Since warming will continue for decades to come, land-based ice at the poles and in mountain glaciers will continue melting, indeed will do so at increasing rates.  So sea level will continue rising into the indefinite future.  This threatens coastal regions around the world, including many of the world’s cities.  Defensive measures needed to avert the damage wrought by flooding and ocean storm surges will require large investments of money, derived from public sources.

Global agreement is needed.  This post reports that global warming has continued unabated for at least the last fifty years, raising average temperatures of the atmosphere and the ocean.  Since this is truly a global problem it is necessary that all the nations of the world come together to implement meaningful reductions in annual rates of emission of greenhouse gases.  The United Nations-sponsored negotiations involving all nations of the world are under way now, with the goal of reaching agreement on the way forward at a meeting to be held at the end of 2015.  The harms from global warming already underway will only grow worse by 2100 and beyond if an agreement is not reached.  All nations need to agree on limiting emissions, with the goal of transitioning to a decarbonized energy economy by about 2050.  Major efforts by all nations will be needed to reach this goal.


Karl and coworkers examined three sources by which temperature averages could have provided erroneous results in AR5.  An important feature of this reassessment is the use of new data sets for temperatures that were not available when AR5 was prepared.  First, by far the largest number of observation stations in the world is land-based.  But over the last one and one-half centuries their number has grown, and the physical settings of older stations have changed.  Karl and coworkers reassessed land-based measurements accordingly, including incorporating new data sets not previously used.  This process roughly doubled the number of reporting stations.  An important feature of this improvement is far more authoritative reporting from the Arctic, which has in fact undergone a high extent of warming that was not fully accounted for in AR5.

Additionally, the ways of gathering sea surface temperature have changed.  A second factor recognized that historically these data were obtained primarily by ocean-going vessels.  Their numbers likewise have grown, but more importantly, the way in which they routinely measured ocean temperature has changed.  A third factor has been that, over the last 15-20 years, buoys have been deployed across the ocean, one of whose capabilities is real time measurement of air temperature.  Karl and coworkers harmonized the old and new ship-based measurements, and applied a correction to all those values to make them consistent with the buoy-based observations.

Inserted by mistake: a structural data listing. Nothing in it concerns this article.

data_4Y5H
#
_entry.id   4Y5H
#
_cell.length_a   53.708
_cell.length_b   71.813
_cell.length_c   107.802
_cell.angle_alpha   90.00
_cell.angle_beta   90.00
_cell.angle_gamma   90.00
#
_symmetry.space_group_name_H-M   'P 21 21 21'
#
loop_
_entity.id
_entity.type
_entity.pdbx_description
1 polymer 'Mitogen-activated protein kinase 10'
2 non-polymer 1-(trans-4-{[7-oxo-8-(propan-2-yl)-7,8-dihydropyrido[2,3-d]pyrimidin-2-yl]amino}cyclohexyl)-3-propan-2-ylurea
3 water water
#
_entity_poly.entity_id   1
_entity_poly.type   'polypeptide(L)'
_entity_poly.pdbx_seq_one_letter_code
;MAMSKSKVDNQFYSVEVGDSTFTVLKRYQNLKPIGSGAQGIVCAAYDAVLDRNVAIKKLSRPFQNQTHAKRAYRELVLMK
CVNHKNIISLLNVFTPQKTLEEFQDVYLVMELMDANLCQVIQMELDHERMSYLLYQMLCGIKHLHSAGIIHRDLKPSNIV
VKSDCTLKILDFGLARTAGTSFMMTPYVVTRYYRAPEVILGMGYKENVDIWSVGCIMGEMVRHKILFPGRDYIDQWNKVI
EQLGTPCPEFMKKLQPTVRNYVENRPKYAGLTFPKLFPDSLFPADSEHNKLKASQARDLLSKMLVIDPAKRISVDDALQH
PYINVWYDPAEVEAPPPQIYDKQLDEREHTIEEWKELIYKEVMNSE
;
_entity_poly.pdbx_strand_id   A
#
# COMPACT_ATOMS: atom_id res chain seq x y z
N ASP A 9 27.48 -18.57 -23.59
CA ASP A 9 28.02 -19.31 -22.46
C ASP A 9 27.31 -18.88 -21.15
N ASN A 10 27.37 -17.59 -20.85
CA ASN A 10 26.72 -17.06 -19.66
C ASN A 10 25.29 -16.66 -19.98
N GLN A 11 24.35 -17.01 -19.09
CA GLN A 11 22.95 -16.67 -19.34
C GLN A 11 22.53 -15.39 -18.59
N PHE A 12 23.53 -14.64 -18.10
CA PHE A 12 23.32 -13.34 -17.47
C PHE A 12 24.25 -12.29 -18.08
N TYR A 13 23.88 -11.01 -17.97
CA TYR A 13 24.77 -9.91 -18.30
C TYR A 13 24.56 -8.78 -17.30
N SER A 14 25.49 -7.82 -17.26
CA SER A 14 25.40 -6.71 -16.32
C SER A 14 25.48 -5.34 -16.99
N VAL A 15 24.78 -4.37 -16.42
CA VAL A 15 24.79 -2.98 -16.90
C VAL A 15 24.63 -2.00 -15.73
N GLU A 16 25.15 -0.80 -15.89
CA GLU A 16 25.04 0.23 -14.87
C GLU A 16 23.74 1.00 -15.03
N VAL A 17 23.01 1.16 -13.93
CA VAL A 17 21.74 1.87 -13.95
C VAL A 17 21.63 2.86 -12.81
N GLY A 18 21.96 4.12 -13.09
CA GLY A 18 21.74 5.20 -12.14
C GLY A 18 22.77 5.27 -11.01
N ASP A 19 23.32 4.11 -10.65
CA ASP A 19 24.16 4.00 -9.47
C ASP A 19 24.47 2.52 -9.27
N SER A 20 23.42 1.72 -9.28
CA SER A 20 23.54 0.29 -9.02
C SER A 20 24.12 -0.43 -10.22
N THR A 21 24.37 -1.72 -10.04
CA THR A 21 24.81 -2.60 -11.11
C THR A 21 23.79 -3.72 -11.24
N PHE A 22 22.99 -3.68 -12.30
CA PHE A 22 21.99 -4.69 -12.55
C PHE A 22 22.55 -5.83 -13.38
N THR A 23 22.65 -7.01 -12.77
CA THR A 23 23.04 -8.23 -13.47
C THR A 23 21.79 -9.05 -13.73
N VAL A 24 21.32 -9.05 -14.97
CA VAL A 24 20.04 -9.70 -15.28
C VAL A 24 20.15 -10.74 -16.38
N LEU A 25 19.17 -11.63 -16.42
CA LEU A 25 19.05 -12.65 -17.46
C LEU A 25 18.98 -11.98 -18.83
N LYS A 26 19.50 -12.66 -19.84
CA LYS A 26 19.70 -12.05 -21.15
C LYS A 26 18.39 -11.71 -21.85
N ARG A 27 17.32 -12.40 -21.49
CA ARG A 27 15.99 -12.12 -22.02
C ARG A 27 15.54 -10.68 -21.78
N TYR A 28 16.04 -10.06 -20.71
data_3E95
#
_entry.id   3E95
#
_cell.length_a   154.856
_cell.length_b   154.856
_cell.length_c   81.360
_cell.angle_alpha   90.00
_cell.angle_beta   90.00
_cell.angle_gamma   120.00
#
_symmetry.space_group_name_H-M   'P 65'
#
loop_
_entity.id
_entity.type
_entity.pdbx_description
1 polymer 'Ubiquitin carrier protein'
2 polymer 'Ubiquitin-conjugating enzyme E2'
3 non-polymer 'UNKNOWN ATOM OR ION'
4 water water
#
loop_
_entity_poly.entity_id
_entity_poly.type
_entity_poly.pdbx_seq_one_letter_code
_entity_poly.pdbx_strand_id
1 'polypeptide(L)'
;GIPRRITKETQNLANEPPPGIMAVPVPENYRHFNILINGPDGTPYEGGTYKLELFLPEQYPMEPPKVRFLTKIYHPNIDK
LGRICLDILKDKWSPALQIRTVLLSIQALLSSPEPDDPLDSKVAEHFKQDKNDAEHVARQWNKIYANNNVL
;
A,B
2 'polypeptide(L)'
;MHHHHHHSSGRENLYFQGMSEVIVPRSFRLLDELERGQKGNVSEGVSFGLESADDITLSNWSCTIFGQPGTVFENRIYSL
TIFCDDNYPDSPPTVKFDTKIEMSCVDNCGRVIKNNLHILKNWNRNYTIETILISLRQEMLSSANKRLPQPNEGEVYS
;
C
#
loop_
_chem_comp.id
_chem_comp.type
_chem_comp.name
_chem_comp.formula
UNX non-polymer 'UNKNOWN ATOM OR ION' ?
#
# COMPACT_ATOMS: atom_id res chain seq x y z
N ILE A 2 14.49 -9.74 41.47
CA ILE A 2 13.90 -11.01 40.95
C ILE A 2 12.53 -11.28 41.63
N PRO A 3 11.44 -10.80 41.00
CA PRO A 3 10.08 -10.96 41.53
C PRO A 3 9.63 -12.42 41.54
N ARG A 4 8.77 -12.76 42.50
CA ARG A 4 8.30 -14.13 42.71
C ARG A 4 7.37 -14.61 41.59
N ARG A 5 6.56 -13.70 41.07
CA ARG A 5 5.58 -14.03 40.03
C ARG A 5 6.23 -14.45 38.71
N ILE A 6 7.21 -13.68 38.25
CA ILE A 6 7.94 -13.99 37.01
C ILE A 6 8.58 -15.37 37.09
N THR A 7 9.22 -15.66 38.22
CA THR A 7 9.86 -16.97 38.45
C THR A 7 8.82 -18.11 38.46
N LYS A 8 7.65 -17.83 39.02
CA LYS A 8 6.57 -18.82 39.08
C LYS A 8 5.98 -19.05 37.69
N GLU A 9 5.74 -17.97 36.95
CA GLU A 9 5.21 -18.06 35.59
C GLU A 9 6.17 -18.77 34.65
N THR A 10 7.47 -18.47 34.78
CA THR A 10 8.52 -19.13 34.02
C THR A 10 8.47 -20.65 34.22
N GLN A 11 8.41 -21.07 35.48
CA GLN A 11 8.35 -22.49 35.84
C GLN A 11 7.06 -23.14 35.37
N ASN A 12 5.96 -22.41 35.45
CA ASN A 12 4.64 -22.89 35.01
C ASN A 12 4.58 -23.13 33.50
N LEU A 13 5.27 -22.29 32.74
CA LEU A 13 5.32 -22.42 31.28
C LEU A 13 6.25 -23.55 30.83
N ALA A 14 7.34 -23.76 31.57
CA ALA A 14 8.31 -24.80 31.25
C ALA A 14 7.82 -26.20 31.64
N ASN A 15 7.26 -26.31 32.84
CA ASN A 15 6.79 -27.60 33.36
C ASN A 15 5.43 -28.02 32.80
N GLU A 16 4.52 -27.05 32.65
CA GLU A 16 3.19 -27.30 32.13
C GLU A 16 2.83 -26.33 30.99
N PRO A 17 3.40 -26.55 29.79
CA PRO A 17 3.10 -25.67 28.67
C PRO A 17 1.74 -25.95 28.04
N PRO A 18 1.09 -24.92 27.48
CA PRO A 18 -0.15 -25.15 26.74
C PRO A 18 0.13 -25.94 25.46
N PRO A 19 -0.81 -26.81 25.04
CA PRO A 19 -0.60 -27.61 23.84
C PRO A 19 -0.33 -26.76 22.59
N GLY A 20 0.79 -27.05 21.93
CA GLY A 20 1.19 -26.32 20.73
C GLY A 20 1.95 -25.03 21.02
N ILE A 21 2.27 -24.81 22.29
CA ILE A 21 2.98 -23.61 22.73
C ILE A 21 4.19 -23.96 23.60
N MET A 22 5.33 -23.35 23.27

The earlier data, such as those presented in AR5 as given by Karl and coworkers in their Supplementary Materials appendix
, show a reduction in the rate of increase in global average temperature between 1950-1999 and the interval 1998-2012, from 0.101 ± 0.026 ºC/decade, to 0.039 ± 0.082 ºC/decade.  It is important to note, as climate scientists have recognized, that the single temperature value recorded for 1998 was exceptionally high (see second graphic below) because it was affected by an unusually intense El Nino event.  This has the effect of artificially elevating the starting point for the 1998-2012 data range, thus lowering the steepness of the trend line for this period.

The reevaluation of Karl and coworkers shows that these two temperature rates are now very similar, namely 0.113 ± 0.027 ºC/decade and 0.086 ± 0.075 ºC/decade, respectively.  Thus their reevaluation shows that for the recent interval thought to experience the “hiatus”, the rate of increase of global temperature is more than double than that found earlier in AR5. 

When temperature data extending to the most recent period, up to 2014, are considered, the rate of increase in temperature, instead of decreasing from 1950-1999 to 2000-2014 as AR5 shows up to 2012, actually increases slightly between these two time periods.  This is illustrated in the following graphic:
Comparison of the warming trends in ºF/decade for the old analysis (methods as used in AR5) but including data up to 2014, and the new analysis (data and methods used by Karl and coworkers).
Source: Los Angeles Times based on the report by Karl and coworkers;
The near identity of temperature change rates before and after 1998 is seen in the following graphic showing annual temperatures from 1880 to 2014, with a single statistics-derived line drawn based on analysis of data from 1950 to 2014.
Global average temperature difference in ºF from 1880 to 2014, with the orange Trend line evaluated by Karl and coworkers.  The base line representing 0ºF is the average temperature over 1961 to 1990.
Source: Los Angeles Times based on the report by Karl and coworkers;
These two graphics make clear that there has been no “hiatus” in warming after 1998.
© 2015 Henry Auer